Unapproved meds should be flagged to TGA: AMA

4 minute read

Medical devices and therapeutic goods exempt from ARTG listing should still be flagged when supplied.

The Therapeutic Goods Administration should be notified when unapproved therapeutic goods or devices are supplied, even if they’re exempt from approval requirements, says the AMA.

In general, products that meet the legislative definition of a therapeutic good or medical device must be approved by the TGA and included on the Australian Register of Therapeutic Goods prior to import or supply.

But exemptions allow some products – such as homeopathic preparations and medicines that are extemporaneously compounded by practitioners – to circumvent these barriers.

In April, the TGA opened a consultation into proposed changes to the regulation of medical devices and therapeutic goods exempt from ARTG listing, after stakeholder feedback suggested that the current regulation was unfit for purpose.

In its submission to the consultation, the AMA supported three proposed changes to the regulation.

“We commend the initiative to re-examine current arrangements for exempt medical devices and other therapeutic goods in response to external stakeholder feedback and a noted increase in the use of exemptions,” it said.

“Consumer safety in the use of therapeutic goods must always be the key driver to implementing appropriate regulation that operates as intended.

“A robust regulatory framework should also preempt and mitigate against the risk of users misapplying or intentionally circumventing the system to remove barriers to manufacture and supply without adequate justification.”

The association noted the timeliness of the consultation, given the recent changes to the medical device regulatory framework.

The AMA “broadly agreed” that the TGA should be notified when exempt medications or devices were supplied.

“The use of a uniform platform as a means for collecting notification data from sponsors is an effective approach to more consistent, current data,” it said.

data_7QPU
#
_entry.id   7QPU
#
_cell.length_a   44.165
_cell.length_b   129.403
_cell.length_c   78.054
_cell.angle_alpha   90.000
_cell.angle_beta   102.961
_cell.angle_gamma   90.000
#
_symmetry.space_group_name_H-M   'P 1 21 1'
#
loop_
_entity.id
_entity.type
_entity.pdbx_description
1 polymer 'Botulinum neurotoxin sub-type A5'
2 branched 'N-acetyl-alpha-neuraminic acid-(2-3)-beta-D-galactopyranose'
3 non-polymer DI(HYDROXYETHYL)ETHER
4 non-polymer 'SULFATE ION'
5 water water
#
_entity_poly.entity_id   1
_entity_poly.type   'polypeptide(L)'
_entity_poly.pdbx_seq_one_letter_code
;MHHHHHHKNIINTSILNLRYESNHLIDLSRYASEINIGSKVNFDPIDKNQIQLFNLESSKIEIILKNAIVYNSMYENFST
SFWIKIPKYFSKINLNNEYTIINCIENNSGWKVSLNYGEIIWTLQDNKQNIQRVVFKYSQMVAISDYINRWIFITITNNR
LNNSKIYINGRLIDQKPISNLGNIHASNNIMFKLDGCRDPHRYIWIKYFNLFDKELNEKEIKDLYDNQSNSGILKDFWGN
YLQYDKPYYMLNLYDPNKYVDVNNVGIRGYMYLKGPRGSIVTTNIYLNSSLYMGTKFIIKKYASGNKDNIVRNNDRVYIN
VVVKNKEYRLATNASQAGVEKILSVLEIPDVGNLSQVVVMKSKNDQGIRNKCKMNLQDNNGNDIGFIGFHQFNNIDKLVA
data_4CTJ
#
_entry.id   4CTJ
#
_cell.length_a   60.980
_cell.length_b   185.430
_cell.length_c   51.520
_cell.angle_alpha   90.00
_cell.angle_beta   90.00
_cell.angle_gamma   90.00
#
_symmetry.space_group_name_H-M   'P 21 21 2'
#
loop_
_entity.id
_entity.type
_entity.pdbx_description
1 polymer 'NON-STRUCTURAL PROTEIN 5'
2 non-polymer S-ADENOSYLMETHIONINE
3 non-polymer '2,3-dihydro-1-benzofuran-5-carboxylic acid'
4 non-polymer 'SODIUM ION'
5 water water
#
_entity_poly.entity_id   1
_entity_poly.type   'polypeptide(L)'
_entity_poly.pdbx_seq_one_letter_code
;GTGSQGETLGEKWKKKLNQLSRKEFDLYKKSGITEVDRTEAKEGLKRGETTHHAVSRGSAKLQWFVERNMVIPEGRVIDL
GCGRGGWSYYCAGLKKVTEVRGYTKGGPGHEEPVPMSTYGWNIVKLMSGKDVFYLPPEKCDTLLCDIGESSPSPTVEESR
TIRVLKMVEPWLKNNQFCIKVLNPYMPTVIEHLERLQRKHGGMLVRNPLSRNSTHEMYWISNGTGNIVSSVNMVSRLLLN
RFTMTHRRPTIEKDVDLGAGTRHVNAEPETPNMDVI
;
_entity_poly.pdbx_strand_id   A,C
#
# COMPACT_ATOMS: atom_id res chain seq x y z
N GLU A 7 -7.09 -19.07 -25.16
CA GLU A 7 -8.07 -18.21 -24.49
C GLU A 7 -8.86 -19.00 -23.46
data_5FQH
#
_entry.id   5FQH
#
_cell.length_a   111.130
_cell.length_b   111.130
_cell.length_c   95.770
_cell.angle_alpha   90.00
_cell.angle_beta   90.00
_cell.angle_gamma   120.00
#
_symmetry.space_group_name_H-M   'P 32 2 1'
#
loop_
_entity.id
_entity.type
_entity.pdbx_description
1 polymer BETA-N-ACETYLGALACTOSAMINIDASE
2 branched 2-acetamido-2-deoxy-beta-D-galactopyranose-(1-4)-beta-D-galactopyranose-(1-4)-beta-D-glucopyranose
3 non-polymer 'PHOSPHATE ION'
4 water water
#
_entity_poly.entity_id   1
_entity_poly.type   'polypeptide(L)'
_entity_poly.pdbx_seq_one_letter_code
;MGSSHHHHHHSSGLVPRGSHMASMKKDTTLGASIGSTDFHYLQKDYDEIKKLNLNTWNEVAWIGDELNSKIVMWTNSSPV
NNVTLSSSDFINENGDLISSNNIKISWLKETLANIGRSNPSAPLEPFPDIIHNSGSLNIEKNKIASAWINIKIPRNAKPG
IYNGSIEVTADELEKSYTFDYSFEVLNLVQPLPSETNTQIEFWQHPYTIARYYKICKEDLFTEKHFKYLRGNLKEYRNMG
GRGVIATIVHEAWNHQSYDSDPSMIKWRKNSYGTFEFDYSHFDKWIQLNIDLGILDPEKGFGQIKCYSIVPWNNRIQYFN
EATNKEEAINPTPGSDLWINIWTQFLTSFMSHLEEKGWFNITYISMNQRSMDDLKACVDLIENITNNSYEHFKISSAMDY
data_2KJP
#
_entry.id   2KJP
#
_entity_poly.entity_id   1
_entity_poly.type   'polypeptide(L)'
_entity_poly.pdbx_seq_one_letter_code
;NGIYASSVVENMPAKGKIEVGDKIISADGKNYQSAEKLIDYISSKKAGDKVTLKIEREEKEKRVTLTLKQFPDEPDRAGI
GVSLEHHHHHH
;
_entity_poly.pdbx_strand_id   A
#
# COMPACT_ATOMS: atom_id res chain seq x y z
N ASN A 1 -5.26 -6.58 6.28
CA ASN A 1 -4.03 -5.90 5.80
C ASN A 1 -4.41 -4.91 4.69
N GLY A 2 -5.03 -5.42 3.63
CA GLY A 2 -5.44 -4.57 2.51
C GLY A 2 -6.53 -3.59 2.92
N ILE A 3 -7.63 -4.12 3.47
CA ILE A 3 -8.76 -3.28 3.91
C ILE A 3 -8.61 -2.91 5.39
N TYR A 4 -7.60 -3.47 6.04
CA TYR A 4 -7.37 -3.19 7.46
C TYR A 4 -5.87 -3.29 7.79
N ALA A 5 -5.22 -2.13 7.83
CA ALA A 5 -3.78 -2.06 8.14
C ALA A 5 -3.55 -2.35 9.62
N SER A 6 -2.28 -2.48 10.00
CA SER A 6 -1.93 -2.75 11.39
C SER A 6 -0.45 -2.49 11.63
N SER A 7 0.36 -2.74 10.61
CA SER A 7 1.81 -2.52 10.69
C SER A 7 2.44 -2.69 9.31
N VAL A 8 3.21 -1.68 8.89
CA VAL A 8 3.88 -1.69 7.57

“The targeted information to be collected regarding notification of supply is also relevant and appropriate to the purpose of regulation.”

The AMA also agreed that the list of exempt goods should be made publicly available, and that for some exemptions, sponsors should be required to provide additional information upon demand.

“The AMA broadly agrees that sponsors of medical devices exempt under Schedule 4 of the Therapeutic Goods (Medical Devices) Regulations 2002 and all other therapeutic goods exempt under Schedule 5 or Schedule 5A of the Therapeutic Goods Regulations 1990 should be required to provide information about their product and/or a reasonable number of samples to the TGA upon request,” it said.

“The AMA considers extending the TGA’s authority to request further information and samples from sponsors registered under these arrangements to be proportional with the automatic conditions applicable to those items under the ARTG.

“It is also justified as an essential means of fulfilling the TGA’s obligation to conduct post market activities to assure safety, quality and performance standards for exempt medical devices.”

The AMA highlighted the following exemptions that it agreed should be excluded from the proposed changes to the notification and publication requirements:

  • Special Access Scheme, supported by clinical justification through the medical practitioner or other health practitioner
  • Devices/other therapeutic goods imported for the purpose of personal, singular or non-commercial use, such as the Personal importation scheme
  • Samples of devices for particular uses like demonstration, audit, assessment already covered under TGA audit requirements
  • Devices/ other therapeutic goods to which a Prescription Medicines Authorisation applies, such as vapes and associated products
  • Those devices/ other therapeutic goods which are not made available to the public or to health providers, such as in-house IVD medical devices, and
  • Those which feature as a limited exemption to address a time-sensitive supply issue or service persons visiting Australia for a limited time, such as a national or international sporting event.

“We also note these measures uphold protection of individuals’ private information and apply consistency between the requirements of publication only in cases where exempt goods warrant notification to the TGA,” it said.

More information on exempt medicines can be found here.

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